Monday, February 1, 2010

Media Monday: To Wii, or Not to Wii?

That is the question.

Unveiled by Nintendo in 2005, Wii is the console that has seemingly opened the video game market to housewives and school boys alike. As most readers probably know, it uses sophisticated sensors to detect the movements of the player(s), making the player part of a dynamic controller. It is safe to say that the Wii has changed the face of the video game industry and fundamentally altered the gaming experience.

While I am quick to say that video games should never replace outdoor activities or more intellectual/imaginative pursuits (such as reading, make-believe, building blocks, etc.), the Wii presents many opportunities to make video gaming a more healthy experience than it once was.
A healthy, inquisitive, energetic child should have difficulty sitting in one place for long periods of time, as is encouraged by traditional video games, and Wii accommodates this reality rather than stifling it.

This is an especially good thing for our Aspies, as many will willingly play these games for hours on end, a habit which poses health risks, as sitting for long periods interferes with proper blood circulation. Some medical professionals have also theorized that traditional game controllers, when used extensively by children, encourage the brain to wire itself to the hands and fingers in ways conducive to game play rather than to writing or other fine motor skills. As the movements used to control Wii games are more varied and generalized, any potential harm of this sort should be mitigated.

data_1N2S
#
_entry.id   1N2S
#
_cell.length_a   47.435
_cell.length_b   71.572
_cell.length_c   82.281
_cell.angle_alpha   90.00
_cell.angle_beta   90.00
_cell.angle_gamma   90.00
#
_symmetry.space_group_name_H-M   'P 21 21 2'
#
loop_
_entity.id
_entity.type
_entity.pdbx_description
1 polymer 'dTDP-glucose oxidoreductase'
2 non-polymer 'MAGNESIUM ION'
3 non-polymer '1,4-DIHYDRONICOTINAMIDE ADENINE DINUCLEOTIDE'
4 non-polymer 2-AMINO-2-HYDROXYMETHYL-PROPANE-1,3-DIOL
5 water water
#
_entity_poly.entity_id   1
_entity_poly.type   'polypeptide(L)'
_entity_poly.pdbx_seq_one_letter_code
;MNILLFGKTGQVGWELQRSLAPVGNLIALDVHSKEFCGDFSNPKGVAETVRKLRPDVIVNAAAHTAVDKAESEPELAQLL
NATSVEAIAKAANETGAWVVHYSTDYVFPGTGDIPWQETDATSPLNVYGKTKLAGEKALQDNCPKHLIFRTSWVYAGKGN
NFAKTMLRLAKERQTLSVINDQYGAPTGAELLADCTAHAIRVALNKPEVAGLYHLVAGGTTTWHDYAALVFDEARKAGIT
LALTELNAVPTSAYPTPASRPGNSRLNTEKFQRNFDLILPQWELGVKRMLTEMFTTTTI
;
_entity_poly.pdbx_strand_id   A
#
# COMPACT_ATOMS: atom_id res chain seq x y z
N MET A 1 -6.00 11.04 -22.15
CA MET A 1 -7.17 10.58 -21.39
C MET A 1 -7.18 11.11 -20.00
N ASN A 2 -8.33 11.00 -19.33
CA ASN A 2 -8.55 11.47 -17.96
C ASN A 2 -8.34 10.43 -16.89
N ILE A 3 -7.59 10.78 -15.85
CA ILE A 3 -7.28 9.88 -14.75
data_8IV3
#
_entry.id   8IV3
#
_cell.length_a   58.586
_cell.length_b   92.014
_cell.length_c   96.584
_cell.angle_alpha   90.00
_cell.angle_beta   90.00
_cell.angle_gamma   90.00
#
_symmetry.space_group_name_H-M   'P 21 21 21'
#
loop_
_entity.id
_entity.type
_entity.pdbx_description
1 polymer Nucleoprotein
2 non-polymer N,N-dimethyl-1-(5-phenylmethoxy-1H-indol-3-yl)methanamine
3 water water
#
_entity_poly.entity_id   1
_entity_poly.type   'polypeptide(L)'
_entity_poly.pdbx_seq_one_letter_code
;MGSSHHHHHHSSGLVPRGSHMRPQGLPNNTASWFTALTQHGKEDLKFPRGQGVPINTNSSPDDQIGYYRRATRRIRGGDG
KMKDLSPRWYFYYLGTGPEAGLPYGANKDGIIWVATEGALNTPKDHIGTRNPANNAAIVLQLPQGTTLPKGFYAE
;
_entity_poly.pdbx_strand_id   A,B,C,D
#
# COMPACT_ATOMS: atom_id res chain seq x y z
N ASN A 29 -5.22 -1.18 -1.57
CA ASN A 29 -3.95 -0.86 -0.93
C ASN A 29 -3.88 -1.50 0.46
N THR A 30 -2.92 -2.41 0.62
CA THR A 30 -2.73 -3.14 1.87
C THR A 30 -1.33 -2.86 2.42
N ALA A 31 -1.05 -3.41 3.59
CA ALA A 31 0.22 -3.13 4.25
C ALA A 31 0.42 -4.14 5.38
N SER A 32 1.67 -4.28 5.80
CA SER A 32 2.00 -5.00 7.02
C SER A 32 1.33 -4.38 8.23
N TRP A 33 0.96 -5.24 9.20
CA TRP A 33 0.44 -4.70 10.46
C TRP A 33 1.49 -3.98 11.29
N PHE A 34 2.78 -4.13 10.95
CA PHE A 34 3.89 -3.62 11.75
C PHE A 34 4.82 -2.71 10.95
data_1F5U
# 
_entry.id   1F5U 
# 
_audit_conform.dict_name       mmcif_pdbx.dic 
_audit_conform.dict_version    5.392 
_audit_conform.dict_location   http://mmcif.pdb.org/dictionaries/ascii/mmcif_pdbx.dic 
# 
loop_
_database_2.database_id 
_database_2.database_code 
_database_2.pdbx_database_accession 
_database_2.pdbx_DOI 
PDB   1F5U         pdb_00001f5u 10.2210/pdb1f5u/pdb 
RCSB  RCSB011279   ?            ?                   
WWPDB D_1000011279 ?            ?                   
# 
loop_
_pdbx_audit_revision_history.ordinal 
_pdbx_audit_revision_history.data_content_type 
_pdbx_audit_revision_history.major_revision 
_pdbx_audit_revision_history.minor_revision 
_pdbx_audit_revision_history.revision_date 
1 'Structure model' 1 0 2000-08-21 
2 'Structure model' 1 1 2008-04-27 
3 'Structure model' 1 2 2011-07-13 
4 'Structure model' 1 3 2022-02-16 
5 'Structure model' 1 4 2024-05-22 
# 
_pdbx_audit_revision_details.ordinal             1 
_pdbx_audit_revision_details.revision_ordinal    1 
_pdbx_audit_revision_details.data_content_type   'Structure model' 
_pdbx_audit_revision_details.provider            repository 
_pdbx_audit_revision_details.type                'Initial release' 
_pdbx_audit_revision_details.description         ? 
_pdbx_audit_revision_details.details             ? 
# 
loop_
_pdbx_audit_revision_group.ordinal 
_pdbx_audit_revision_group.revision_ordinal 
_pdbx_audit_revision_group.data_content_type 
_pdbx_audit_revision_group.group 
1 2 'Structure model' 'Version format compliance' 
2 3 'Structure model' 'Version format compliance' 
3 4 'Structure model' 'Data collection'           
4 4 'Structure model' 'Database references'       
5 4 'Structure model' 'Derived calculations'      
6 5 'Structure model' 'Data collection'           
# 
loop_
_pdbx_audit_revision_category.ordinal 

The real benefit to Aspies, though, lies in the physical nature of Wii games. While many such children have sensory integration problems that make outdoor play difficult and overwhelming (and sedentary indoor play very alluring), Wii provides a comfortable means for sensitive children to engage in physical activity. Properly used, the Wii could potentially be part of a regimen designed to wean AS children off of electronic play and onto the playground.

Many Wii games are also interactive, and so could be used to promote interactive play. Children with AS are often delayed in their development out of parallel play (doing the same thing alongside playmates) and into interactive play (playing dynamically with a playmate in a common activity). In general, video games can be used to aid this development, but the physical nature of the Wii is especially conducive to this.

However, there are drawbacks to the Wii, just as there are advantages. I especially disapprove of the Wii controllers designed for use in shooting games (view them here, here,and here, among others). The controller itself resembles a gun. Whereas traditional video game controllers, while usable for shooting games, do not place the “gun” in the hands of the player. One pushes a button in order to make the character on the game shoot. Even when the player uses first-person mode, the controller provides a degree of separation between the player and the violence. There is no such separation with this Wii controller.

The other major drawback to the Wii is that it is easy to allow it to stand in place of outdoor play. How convenient is it for one’s child to participate in controlled, safe, physical activity without needing the extra supervision or the interruption to the parent’s day necessitated by travel to a park or even play in the back yard? It is so easy to allow the convenient to become habitual in place of the ideal. I think it is important for parents, especially of Aspies, to view the Wii as a tool to facilitate healthy play and social development, rather than as a toy, and regulate it’s use as such.

Join us next week for more Media Monday.
(Better late than never, I’m experiencing technical difficulties.)

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